Having tinted glass in the windows of a vehicle can have several benefits, but it is also necessary to be aware of the laws that have been put in place to regulate its use. In this guide, we will take a closer look at what tinted glass can offer vehicles, as well as the legal regulations that have to be followed to install it safely and within the bounds of the law.
The benefits of tinted vehicle windows
At Romag, we can introduce coloured layers or high-performing interlayers into our glass to reduce the amount of infrared, visible light, and ultraviolet (UV) radiation that passes through the windows of a vehicle.
Installing tinted windows can create a better driving environment, keeping glare from the sun lower than regular glass and keeping the interior temperature cooler. Both of these advantages contribute to an improved driving experience, with greater driver visibility and comfort.
Additionally, with a naturally cooler interior, a vehicle’s air conditioning will not have to work as hard to keep temperatures at a constant low, saving fuel and therefore money for the owner of the vehicle.
Tinted glass can also help to reduce exposure to the sun’s harmful UV rays, which can cause premature skin aging and skin cancer — this can be very helpful on long journeys where there could be a risk of overexposure.
As well as the benefits to passengers’ health, UV-filtering tints can preserve the condition of a vehicle’s interior, as your plastics and upholstery can be affected by prolonged exposure to the sunlight. UV radiation can break down the chemical bonds in cloth, causing a bleaching affect that leads to colour loss. Likewise, it can break the polymer bonds found in plastic, as well as drying it out, causing it to crack. UV-filtering means that your upholstery will not fade as quickly and plastics will not be as prone to cracking.
Another benefit of having tinted windows in a vehicle is the increased levels of privacy it offers, making it ideal for use in VIP vehicles where keeping a low profile is of the utmost importance. Although front-side and windscreen tints are subject to UK law, the passenger side windows and rear windscreen can be installed with any level of tint. This makes it possible to provide complete anonymity for any high-profile passengers in the vehicle.
Legality of tinted windows in the UK
Most modern vehicles have a slight tint to their window glass, but it is possible to increase the levels of tinting as long as it stays within the boundaries of the law.
One of the key reasons why the level of window tinting is regulated by the law is down to the reduction of visibility that heavy tints cause to drivers, especially at night. While it might be possible to drive a heavily tinted vehicle around without a problem in daylight hours, at night the wrong kind of tint can cause a driver’s visibility to become greatly reduced. This is often compared to driving around in the dark wearing sunglasses.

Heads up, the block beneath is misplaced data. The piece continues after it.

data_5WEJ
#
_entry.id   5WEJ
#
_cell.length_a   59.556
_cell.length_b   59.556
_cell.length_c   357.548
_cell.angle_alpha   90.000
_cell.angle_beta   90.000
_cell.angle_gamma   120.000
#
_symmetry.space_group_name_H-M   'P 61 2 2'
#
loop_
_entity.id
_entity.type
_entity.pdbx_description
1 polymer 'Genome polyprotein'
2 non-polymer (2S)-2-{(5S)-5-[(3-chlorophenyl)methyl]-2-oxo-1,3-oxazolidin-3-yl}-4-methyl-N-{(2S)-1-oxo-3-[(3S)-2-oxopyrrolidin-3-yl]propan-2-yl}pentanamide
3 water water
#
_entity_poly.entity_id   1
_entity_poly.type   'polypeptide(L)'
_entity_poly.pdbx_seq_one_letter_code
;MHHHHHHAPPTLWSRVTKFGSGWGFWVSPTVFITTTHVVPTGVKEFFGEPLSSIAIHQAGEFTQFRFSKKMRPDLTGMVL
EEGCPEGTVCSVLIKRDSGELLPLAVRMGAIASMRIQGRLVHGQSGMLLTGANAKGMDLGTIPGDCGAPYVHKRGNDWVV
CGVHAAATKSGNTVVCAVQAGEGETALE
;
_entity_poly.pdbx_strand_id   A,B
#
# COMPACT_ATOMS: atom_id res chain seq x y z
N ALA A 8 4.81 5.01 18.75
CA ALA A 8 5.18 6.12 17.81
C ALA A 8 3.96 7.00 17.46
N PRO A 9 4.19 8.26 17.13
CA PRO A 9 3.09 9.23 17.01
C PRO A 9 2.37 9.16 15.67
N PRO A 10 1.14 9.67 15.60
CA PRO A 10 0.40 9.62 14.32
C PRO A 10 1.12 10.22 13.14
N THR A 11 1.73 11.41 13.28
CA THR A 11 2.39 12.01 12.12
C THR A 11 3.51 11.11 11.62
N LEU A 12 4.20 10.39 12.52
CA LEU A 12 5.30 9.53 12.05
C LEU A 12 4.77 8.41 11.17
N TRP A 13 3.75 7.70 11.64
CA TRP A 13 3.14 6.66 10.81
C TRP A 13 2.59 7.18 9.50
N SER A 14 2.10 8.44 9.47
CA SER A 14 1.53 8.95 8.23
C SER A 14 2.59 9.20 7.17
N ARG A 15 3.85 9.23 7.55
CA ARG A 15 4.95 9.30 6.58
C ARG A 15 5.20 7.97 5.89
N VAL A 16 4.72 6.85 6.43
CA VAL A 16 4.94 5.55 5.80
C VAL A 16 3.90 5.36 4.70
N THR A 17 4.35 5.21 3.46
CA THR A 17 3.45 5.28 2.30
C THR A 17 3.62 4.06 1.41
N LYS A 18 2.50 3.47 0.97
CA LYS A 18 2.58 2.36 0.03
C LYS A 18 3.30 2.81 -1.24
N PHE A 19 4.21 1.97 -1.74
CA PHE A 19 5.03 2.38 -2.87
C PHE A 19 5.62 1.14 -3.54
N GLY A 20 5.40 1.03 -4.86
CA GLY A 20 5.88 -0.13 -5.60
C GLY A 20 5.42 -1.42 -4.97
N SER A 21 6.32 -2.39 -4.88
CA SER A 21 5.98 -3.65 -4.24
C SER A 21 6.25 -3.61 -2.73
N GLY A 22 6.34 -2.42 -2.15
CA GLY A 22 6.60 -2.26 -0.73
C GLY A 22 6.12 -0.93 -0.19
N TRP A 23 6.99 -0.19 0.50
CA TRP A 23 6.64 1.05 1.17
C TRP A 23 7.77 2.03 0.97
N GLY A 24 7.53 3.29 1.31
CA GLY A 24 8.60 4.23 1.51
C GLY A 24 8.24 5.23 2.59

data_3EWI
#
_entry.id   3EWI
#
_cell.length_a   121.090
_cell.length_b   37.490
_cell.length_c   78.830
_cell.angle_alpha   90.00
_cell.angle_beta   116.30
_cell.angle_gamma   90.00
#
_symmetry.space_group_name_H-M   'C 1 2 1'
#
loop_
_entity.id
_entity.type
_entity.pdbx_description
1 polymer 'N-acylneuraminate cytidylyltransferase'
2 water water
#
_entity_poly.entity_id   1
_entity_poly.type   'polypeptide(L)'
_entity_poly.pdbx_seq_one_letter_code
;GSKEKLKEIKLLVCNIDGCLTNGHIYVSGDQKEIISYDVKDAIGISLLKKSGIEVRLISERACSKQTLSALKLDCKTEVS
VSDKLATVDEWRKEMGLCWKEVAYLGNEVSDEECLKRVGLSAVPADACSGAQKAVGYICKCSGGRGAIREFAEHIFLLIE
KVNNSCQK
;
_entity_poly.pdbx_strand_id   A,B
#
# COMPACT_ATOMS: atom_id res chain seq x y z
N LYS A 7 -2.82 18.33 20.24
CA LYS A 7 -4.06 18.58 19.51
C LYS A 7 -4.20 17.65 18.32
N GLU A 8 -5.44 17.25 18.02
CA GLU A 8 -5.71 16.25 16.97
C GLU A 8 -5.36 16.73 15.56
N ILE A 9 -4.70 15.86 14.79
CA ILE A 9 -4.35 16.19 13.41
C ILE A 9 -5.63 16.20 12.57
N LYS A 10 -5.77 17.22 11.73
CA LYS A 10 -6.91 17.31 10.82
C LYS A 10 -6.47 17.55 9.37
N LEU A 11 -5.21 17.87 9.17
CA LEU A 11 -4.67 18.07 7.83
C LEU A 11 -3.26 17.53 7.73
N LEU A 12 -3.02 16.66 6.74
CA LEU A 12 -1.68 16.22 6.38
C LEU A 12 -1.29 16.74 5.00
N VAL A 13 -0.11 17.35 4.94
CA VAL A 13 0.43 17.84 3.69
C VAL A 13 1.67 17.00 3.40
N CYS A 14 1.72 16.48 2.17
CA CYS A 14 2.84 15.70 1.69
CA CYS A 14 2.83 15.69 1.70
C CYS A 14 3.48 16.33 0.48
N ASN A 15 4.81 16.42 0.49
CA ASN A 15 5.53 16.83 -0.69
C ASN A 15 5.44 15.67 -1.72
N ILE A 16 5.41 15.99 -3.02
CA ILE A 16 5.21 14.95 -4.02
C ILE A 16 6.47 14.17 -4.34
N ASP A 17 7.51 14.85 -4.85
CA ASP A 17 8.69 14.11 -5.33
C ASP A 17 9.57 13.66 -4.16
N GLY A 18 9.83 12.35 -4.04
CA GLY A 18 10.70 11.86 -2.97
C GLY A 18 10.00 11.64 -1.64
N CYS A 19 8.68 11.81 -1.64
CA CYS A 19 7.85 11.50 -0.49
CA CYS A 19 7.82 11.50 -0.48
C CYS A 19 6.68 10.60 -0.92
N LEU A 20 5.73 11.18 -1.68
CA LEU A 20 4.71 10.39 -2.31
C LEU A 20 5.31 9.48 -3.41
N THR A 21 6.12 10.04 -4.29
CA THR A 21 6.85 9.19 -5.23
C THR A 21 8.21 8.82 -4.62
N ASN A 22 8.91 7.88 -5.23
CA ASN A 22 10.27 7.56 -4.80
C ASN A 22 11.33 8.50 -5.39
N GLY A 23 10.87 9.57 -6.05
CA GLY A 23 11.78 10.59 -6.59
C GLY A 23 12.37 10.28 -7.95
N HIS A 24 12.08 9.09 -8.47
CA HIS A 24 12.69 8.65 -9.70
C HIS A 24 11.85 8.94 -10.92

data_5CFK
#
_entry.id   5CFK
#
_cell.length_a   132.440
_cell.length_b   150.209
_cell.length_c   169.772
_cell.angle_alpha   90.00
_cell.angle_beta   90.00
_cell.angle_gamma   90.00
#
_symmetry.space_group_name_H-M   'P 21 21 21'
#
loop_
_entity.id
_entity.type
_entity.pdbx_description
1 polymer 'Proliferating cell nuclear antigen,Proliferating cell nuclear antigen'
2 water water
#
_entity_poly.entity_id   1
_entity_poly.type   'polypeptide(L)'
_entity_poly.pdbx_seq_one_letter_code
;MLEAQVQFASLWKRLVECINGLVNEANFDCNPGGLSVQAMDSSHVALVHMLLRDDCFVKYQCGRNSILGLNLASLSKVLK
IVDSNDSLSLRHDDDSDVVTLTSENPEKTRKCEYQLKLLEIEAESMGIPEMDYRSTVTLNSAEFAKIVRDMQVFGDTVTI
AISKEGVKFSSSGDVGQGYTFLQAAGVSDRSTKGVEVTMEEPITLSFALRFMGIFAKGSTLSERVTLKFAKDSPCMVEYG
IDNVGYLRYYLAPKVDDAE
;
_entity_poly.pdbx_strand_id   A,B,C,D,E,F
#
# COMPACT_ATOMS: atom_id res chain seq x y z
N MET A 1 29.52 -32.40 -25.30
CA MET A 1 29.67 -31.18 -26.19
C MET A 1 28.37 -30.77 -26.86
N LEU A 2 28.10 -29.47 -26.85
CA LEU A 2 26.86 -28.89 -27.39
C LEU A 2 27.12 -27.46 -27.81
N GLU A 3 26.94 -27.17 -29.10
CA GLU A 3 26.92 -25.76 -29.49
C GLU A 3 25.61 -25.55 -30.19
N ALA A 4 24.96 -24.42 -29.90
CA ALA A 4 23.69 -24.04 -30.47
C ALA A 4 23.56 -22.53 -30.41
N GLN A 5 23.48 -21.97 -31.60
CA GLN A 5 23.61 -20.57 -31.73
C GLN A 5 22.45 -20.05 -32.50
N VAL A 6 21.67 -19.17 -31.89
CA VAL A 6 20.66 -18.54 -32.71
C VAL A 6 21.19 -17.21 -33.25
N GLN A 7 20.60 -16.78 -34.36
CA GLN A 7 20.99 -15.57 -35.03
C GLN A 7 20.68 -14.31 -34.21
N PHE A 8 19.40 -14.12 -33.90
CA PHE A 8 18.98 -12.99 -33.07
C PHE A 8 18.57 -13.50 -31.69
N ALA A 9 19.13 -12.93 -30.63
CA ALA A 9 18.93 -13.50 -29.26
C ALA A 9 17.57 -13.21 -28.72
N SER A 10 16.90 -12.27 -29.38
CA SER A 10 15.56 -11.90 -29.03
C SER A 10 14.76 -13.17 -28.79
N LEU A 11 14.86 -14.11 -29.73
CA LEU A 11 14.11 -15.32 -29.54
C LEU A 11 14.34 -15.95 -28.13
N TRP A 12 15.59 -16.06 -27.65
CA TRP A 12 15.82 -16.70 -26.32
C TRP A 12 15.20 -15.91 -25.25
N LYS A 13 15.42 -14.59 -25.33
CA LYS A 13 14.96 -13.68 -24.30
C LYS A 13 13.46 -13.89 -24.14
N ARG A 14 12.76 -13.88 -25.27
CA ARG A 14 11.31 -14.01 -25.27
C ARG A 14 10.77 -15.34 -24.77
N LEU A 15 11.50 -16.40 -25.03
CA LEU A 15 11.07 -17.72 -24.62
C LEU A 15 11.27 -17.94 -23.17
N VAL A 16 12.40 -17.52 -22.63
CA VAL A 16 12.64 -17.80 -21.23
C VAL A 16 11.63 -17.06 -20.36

Another reason that tints are regulated in the UK is because a tint that is too opaque can prevent other motorists and pedestrians from seeing the driver. Quite often, being able to make eye contact with or gesture towards another driver is essential in understanding one another on the road.
Law enforcement agencies also need to be able to see into the interior of vehicles, and a heavy tint can quite often prevent this from being possible.
Because of these reasons, the UK enforces laws that permit the following:
- Vehicles first used on 1 April 1985 or later: Front windscreens have to be able to allow at least 75% of light through, while the front side windows must allow at least 70% of light through.
- Vehicles first used before 1 April 1985: Front windscreen and front side windows must be able to allow 70% of light through.
Penalties for breaking these laws
The law for overly tinted windows is enforced by the police and the Driver and Vehicle Standards Agency (DVSA), who both use light-measuring equipment capable of measuring the level of tint in a vehicle’s windows.
The two penalties that can result from over-tinted vehicle glass are:
- Being issued with a prohibition notice that will prevent you from operating your vehicle on the road until the tint has been removed.
- A penalty notice or summons to court.
Romag’s Tinted Glass
Here at Romag, our tinted glass is the ideal solution for safe, effective, and road-legal vehicle glazing in VIP vehicles. We are able to combine our cutting-edge tinted layers with a variety of our high-quality glass products for the transport market, including bullet-resistant and laminated glass.
You can view further details on our tinted glass product page. If you would like to find out more about this product or would like to discuss how Romag can assist your project, don’t hesitate to get in touch with us.